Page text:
By Kevin Glew
Cooperstowners in Canada
After it was announced that longtime St. Louis Cardinals ace Bob Gibson had passed away on Friday, Canadian baseball legend Fergie Jenkins (Chatham, Ont.) paid tribute to his fellow Cooperstowner on Twitter.
“I just got the horrible news of the passing of my dear friend Bob Gibson,” Jenkins tweeted on Friday. “My thoughts and prayers are with Wendy and the Gibson family. A huge loss for the entire MLB and Cardinals family. We will miss you, Bob.”
Gibson died after a courageous battle with pancreatic cancer at the age of 84.
It’s heartwarming to know that Jenkins and Gibson became such good friends after being fierce rivals during their big league careers. Between 1967 and 1973, Jenkins was the ace of the Chicago Cubs, while Gibson was the No. 1 starter for the Cardinals, the Cubs’ most hated opponent.
From 1967 to 1972, the two bulldog right-handers were perennial National League Cy Young Award contenders that faced each other nine times, according to John Best, of The Bay Observer. In those showdowns, Jenkins earned five wins, Gibson three and there was one no decision.
One of their most memorable battles came on Opening Day at Wrigley Field in 1971 when they each allowed just one run through nine innings. But after Jenkins held the Cardinals off the scoreboard in the 10th, Cubs slugger Billy Williams clubbed a walk-off home run off Gibson in the bottom of the frame. Yes, it was a different era, but can you imagine two starting pitchers throwing 10 innings on Opening Day today?
But Jenkins, I’m sure, would trade his five wins against Gibson for a chance to pitch in the postseason, something he never got to do during his major league career, and that the Cards right-hander did three times and dominated. In his three trips to the World Series, Gibson made three starts in each and went 7-2 with a 1.89 ERA and tossed eight complete games, striking out 92 batters in 81 innings. The Cards won two of those Fall Classics (1964 and 1967) and Gibson was named the MVP in each.
Born in Omaha on November 9, 1935, Gibson became the first black athlete to play both basketball and baseball at Creighton University. The Cardinals signed him as an amateur free agent in 1957 and after two minor league seasons, he made his big league debut on April 15, 1959. After being shuffled between the minors and the majors in 1959 and 1960, he emerged as the ace of the club in 1961.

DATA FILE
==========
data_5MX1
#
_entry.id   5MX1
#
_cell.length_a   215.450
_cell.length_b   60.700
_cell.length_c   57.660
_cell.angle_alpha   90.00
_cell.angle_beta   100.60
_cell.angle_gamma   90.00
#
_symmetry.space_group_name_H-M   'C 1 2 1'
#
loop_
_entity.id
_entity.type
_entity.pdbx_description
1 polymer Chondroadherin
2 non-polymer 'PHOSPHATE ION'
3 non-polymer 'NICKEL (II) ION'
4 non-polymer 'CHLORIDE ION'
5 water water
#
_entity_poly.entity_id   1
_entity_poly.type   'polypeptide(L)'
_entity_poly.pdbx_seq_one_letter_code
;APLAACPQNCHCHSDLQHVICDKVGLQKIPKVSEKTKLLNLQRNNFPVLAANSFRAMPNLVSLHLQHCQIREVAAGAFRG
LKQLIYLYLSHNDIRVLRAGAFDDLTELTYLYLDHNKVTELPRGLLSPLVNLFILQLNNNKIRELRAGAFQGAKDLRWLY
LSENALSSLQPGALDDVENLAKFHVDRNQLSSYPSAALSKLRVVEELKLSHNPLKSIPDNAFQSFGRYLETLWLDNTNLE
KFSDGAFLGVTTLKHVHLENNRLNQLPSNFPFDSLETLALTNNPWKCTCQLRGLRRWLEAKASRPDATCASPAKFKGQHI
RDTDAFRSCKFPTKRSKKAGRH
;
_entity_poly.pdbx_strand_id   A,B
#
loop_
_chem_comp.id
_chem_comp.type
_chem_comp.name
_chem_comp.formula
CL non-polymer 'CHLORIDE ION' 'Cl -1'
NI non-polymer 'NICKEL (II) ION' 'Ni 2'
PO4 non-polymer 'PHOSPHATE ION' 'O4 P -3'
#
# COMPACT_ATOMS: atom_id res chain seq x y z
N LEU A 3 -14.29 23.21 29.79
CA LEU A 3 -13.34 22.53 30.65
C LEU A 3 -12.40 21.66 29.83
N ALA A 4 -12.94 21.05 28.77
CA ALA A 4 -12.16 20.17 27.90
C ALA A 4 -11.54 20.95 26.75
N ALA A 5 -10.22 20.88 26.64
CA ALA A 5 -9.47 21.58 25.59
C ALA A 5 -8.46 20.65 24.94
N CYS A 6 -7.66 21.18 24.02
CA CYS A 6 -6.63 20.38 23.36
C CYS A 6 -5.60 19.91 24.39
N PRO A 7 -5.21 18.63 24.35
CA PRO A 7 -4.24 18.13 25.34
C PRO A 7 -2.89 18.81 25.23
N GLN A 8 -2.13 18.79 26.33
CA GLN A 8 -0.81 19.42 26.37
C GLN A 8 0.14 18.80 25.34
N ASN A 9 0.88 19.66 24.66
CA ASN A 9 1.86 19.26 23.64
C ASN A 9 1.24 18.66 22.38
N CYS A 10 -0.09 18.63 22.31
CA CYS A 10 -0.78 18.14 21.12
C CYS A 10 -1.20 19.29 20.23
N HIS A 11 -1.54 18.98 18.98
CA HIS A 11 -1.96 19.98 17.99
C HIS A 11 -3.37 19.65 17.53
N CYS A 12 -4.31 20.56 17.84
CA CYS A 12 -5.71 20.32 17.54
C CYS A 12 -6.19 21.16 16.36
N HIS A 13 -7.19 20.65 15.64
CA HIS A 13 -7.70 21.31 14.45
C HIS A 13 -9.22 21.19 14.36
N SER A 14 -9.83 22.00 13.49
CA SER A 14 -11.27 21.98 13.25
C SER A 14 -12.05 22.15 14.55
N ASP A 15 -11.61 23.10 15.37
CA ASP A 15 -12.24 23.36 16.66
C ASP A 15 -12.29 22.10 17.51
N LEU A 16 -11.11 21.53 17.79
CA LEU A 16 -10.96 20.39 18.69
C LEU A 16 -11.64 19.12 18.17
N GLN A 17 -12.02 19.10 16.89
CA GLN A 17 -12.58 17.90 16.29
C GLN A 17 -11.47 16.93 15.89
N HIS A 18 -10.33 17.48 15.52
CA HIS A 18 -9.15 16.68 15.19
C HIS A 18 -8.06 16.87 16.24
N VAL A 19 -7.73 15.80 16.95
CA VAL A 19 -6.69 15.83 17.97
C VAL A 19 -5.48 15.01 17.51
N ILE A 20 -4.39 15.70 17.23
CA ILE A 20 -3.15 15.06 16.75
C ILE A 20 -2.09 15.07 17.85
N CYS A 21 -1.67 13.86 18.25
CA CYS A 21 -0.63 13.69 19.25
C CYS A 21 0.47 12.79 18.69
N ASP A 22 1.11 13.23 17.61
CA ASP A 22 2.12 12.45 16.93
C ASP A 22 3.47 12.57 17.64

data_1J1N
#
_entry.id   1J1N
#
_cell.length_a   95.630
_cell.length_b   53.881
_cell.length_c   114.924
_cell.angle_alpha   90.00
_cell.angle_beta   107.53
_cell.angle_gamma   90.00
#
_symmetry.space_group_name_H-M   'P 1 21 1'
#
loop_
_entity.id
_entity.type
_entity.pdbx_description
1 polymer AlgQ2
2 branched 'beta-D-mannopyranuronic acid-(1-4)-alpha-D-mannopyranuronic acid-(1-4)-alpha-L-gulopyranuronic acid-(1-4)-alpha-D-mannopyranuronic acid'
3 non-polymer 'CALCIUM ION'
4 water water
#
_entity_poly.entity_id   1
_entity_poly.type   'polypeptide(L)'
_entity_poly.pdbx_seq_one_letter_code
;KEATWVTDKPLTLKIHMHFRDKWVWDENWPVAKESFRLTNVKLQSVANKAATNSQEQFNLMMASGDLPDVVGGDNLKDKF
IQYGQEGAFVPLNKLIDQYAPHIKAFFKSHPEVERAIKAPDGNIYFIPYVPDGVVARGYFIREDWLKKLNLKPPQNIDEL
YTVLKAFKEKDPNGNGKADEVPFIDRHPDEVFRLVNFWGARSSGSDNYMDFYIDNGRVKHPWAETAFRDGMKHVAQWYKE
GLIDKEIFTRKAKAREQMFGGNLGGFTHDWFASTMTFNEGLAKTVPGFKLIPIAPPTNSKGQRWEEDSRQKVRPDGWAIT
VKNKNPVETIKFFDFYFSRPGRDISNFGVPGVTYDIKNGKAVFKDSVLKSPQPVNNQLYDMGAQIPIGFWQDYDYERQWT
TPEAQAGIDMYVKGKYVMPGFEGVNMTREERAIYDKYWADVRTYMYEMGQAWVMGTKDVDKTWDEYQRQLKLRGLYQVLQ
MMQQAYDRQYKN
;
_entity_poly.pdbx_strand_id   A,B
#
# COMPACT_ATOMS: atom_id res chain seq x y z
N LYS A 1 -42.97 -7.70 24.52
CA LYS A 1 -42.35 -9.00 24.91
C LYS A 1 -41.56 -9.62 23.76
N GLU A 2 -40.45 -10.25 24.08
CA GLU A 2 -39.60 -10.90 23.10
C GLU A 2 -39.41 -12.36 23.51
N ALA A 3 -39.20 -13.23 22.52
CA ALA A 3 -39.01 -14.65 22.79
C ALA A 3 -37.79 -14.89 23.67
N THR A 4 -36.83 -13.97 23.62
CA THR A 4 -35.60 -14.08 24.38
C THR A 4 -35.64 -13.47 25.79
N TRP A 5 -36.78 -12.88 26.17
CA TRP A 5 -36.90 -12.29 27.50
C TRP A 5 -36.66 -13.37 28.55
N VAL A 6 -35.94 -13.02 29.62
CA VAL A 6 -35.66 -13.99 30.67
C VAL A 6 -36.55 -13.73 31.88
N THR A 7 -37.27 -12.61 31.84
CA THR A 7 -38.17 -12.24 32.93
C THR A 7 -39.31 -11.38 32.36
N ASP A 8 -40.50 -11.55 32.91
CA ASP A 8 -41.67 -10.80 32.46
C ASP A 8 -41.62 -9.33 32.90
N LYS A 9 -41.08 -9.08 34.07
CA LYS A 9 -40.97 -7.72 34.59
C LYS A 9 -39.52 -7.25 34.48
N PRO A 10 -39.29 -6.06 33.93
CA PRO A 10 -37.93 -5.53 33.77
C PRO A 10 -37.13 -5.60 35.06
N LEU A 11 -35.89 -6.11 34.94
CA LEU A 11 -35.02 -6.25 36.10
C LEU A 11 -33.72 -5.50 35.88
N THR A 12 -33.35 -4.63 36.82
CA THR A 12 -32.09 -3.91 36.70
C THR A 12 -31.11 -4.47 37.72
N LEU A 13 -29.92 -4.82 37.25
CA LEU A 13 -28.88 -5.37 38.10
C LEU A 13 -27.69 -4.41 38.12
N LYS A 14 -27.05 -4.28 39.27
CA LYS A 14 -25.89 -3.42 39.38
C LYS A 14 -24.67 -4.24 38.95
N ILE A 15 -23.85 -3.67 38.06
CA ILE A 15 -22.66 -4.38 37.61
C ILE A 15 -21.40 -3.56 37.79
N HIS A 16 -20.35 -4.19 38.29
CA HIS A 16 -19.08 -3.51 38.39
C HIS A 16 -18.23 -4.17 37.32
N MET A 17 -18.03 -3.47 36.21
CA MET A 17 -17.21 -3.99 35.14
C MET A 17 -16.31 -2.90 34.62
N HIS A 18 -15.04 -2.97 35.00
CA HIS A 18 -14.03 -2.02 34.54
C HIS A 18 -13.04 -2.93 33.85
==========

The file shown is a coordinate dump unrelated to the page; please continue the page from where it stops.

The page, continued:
In all, in his 17 seasons with the Cardinals, the intimidating right-hander was a five-time 20-game winner, a nine-time all-star and a nine-time Gold Glove Award winner. He also captured two Cy Young awards and finished his career with 56 shutouts (13th all-time) and 3,117 strikeouts (14th all-time).
The pinnacle of his career was his 1968 campaign when he went 22-9 in 34 starts and posted a minuscule 1.12 ERA – a statistic no pitcher has come close to matching in the last 52 years.
Not surprisingly, Jenkins and Gibson were teammates on the National League All-Star team in 1967 and 1972.
But Gibson’s connection with Jenkins is just one of his Canadian links. Here’s a rundown of some of the others:
– Gibson loved to pitch at Montreal’s Jarry Park. In 10 career starts there, he went 7-3 with a 2.41 ERA and tossed seven complete games. In 82 innings, he allowed 71 hits and struck out 52.
– The legendary right-hander tossed 56 big league shutouts. One of those came at Jarry Park. On September 28, 1969, Gibson held the Expos off the scoreboard, while scattering nine hits and striking out four, in the Cards’ 2-0 win. He also went 2-for-4 with a double at the plate.
– Gibson recorded his 250th – and second-last MLB win – at Jarry Park. On June 27, 1975, he limited the Expos to two runs on five hits in six innings to lead the Cards to a 6-4 win. Canadian Baseball Hall of Fame inductee Steve Rogers started for the Expos.
– In total against the Expos, Gibson made 23 starts and went 12-8 with a 2.57 ERA. He threw 14 complete games and struck out 135 batters in 182 innings.
– Gibson was also a decent hitter. He clubbed 24 home runs during his big league career. His fourth MLB homer came off New York Mets lefty Ken MacKenzie (Gore Bay, Ont.) on May 24, 1963. It was a two-run shot in the bottom of the fifth inning of a Cards’ 10-4 win at Busch Stadium.
– The only Canadian player to hit a big league home run off Gibson was Tim Harkness (Lachine, Que.). Batting third and playing first base for the New York Mets, Harkness socked a three-run home run off Gibson in the first inning at Busch Stadium on April 29, 1964. That turned out to be the Mets’ only offence that day in their 4-3 loss to the Cardinals. Harkness was the most successful Canadian hitter against Gibson, going 4-for-15 with four walks, good for a .267 batting average and a .476 on-base percentage.
– By my count Gibson had six Canadian teammates over the years. While in the minors, Gibson suited up with Glen Gorbous (Drumheller, Alta.) on the triple-A Omaha Cardinals in 1957 and Tom Burgess (London, Ont.) on the triple-A Rochester Red Wings in 1958. While his Canadian St. Louis Cardinals teammates included Ken MacKenzie (Gore Bay, Ont.) in 1963, Ron Taylor (Toronto, Ont.) from 1963 to 1965, Ron Piche (Verdun, Que.) in 1966 and Reggie Cleveland (Swift Current, Sask.) from 1969 to 1973. Burgess, Taylor and Cleveland have been inducted into the Canadian Baseball Hall of Fame in St. Marys, Ont.